It is the position of the Government that we cannot pass on the validity of Judge Murphy's order because no appeal was taken from that order. But we take a different view.
It is now settled law that the validity of the underlying order may be reviewed on an appeal from the order of commitment for contempt, if the contempt adjudication is civil in character. United States v. United Mine Workers, 330 U.S. 258, 294-295, 67 S. Ct. 677, 91 L. Ed. 884.See also Nye v. United States, 313 U.S. 33, 42, 61 S. Ct. 810, 85 L. Ed. 1192; McCrone v. United States, 307 U.S. 61, 64, 59 S. Ct. 685, 83 L. Ed. 1108; Duell v. Duell, 85 U.S.App.D.C. 78, 178 F.2d 683, 14 A.L.R.2d 560. Where the punishment is wholly remedial, serves only the purposes of the complainant, and is not intended as a deterrent to offenses against the public, the contempt adjudication is plainly civil in character. Such is the case here, despite the fact that the proceedings constitute an attempt to collect a fine imposed on appellant in a criminal case, and despite the immaterial circumstance that the contempt proceeding was brought on for hearing in the "Criminal Motion Part, Room 318" in the United States Courthouse in the Southern District of New York. The order of commitment clearly directs the imprisonment of appellant "until all past due installments of fine are paid." Accordingly, we hold that the purpose of the imprisonment was collection of the overdue installments rather than punishment for disobedience of Judge Murphy's order.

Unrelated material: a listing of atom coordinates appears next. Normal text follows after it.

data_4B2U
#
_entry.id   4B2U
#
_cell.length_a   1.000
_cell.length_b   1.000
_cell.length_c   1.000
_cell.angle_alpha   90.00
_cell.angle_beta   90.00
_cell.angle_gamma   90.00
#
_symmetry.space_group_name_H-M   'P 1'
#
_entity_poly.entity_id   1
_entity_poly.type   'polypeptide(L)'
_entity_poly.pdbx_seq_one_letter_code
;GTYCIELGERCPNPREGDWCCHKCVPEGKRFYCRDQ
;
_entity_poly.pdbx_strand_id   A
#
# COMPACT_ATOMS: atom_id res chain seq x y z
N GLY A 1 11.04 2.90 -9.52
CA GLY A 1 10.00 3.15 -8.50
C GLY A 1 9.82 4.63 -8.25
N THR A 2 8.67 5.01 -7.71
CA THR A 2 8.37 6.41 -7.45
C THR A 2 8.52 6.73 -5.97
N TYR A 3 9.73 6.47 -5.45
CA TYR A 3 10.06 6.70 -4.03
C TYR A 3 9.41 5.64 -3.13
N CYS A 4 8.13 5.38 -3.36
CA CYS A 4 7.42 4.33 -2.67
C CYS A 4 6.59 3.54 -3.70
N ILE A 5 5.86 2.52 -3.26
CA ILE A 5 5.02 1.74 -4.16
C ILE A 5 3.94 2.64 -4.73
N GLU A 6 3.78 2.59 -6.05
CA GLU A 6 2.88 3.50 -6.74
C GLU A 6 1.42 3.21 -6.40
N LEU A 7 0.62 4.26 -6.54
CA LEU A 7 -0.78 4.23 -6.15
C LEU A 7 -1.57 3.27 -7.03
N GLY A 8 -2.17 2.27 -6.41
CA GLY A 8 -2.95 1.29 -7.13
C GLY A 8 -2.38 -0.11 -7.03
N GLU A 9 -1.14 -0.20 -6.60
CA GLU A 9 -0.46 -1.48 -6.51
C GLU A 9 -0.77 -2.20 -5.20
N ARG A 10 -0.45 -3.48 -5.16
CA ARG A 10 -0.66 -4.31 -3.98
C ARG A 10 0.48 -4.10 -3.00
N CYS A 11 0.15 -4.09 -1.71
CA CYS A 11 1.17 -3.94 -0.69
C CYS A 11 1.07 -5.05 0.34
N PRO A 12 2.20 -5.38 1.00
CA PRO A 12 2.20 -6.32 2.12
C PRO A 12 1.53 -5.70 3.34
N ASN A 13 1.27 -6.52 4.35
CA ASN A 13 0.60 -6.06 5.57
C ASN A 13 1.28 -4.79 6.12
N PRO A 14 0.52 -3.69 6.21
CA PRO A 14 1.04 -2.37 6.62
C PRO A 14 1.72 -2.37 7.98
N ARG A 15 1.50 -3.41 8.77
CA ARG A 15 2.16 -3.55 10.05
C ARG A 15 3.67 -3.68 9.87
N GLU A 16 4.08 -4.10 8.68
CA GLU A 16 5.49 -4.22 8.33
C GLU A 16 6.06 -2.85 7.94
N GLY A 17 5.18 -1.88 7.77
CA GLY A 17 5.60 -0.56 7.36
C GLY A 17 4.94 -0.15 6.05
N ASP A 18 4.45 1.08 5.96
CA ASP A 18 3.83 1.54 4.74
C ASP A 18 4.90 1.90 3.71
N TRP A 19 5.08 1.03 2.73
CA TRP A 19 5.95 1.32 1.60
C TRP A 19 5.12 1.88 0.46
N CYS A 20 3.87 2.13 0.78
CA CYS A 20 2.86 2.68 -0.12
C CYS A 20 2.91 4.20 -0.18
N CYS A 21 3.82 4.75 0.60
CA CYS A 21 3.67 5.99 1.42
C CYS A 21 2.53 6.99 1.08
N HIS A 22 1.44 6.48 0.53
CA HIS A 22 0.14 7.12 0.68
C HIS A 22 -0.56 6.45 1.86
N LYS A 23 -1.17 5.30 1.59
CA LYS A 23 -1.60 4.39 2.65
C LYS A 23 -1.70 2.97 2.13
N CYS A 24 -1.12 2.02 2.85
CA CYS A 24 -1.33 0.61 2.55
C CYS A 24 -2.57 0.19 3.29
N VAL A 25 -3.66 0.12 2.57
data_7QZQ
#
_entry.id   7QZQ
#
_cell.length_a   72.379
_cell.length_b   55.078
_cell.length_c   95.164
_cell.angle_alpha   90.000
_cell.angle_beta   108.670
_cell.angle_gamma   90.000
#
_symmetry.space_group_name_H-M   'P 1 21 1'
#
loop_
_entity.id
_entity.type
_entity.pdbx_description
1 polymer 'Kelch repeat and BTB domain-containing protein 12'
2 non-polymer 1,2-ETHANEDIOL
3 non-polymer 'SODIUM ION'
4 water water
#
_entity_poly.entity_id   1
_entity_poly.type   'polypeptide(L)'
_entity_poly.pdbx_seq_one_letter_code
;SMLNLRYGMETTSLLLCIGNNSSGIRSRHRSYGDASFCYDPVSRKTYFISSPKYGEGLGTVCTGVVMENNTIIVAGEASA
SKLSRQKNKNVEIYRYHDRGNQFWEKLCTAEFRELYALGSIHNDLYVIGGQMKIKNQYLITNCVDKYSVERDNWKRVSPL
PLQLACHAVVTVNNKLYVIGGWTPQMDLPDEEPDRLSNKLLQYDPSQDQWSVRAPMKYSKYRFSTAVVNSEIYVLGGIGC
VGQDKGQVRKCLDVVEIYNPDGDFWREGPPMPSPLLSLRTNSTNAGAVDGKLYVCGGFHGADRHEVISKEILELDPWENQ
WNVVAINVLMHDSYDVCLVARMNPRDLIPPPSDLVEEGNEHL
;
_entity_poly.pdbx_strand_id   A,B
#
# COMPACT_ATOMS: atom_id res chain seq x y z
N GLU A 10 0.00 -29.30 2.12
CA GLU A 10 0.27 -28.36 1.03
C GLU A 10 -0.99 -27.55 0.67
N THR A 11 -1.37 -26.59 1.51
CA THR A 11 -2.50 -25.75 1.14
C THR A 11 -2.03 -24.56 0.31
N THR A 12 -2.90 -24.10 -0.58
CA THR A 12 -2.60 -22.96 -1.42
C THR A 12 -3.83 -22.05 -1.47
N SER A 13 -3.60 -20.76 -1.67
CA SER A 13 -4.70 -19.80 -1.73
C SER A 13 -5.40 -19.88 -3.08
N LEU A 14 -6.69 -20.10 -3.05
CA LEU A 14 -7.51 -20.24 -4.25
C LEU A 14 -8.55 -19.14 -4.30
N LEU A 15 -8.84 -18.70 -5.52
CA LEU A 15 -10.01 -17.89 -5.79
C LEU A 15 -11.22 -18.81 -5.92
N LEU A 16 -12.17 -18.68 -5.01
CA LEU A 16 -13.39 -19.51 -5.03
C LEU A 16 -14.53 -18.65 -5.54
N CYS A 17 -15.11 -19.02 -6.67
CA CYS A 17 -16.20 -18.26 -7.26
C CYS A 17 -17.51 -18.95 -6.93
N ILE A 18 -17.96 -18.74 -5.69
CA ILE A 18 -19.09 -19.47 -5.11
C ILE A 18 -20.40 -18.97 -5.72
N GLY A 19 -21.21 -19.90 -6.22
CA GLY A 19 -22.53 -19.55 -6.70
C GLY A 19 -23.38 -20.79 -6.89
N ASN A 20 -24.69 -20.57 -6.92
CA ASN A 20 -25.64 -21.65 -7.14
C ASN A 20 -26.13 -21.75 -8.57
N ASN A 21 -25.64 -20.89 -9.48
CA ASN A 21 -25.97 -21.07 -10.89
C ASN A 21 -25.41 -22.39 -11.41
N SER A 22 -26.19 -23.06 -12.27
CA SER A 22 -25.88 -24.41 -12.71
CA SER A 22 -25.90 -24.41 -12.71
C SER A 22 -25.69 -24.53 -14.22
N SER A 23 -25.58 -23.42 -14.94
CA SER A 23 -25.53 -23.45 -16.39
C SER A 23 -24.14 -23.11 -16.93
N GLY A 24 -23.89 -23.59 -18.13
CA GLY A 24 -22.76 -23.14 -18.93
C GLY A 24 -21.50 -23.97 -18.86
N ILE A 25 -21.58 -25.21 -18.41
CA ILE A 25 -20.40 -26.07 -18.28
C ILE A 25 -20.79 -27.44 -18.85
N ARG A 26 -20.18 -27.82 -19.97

We turn to the merits. The question is interesting and novel. In substance the argument of the Government is that "the collection of fines and penalties" is governed by the procedure applicable to the "collection of a civil judgment"; Rules of Criminal Procedure, Rule 54(b)(5), 18 U.S.C.; Rules of Civil Procedure, Rule 69(a), 28 U.S.C.; that the whole scheme of Article 45 of the New York Civil Practice Act, entitled "Proceedings Supplementary to Judgment," including Section 793 thereof, is available for the collection of this money judgment, because Rule 69(b) states that the procedure on execution and in proceedings supplementary to and in aid of a judgment or execution "shall be in accordance with the practice and procedure of the state in which the district court is held." It is not disputed that New York Civil Practice Act, § 793, authorizes, under certain conditions and with certain safeguards against abuse, an order directing the judgment-debtor to pay the judgment in installments and it further specifically provides that a failure or neglect to comply with such an order "shall constitute a contempt, punishable civilly."
We hold, however, that the federal statutes governing the "Collection and payment of fines and penalties," and the "Discharge of indigent prisoner", 18 U.S.C. §§ 3565, 3569, provide an exclusive pattern of procedure to be followed in the matter of committed fines imposed in criminal cases; and that, if a defendant is released upon taking what is described in the old cases as "the pauper's oath," subsequent to his remaining in prison for 30 days after the expiration of such part of the judgment of conviction as constitutes sentence for a prison term, the Government is restricted thereafter to the prosecution of proceedings against his property and may not, as here, proceed against his person.
" § 3565. Collection and payment of fines ...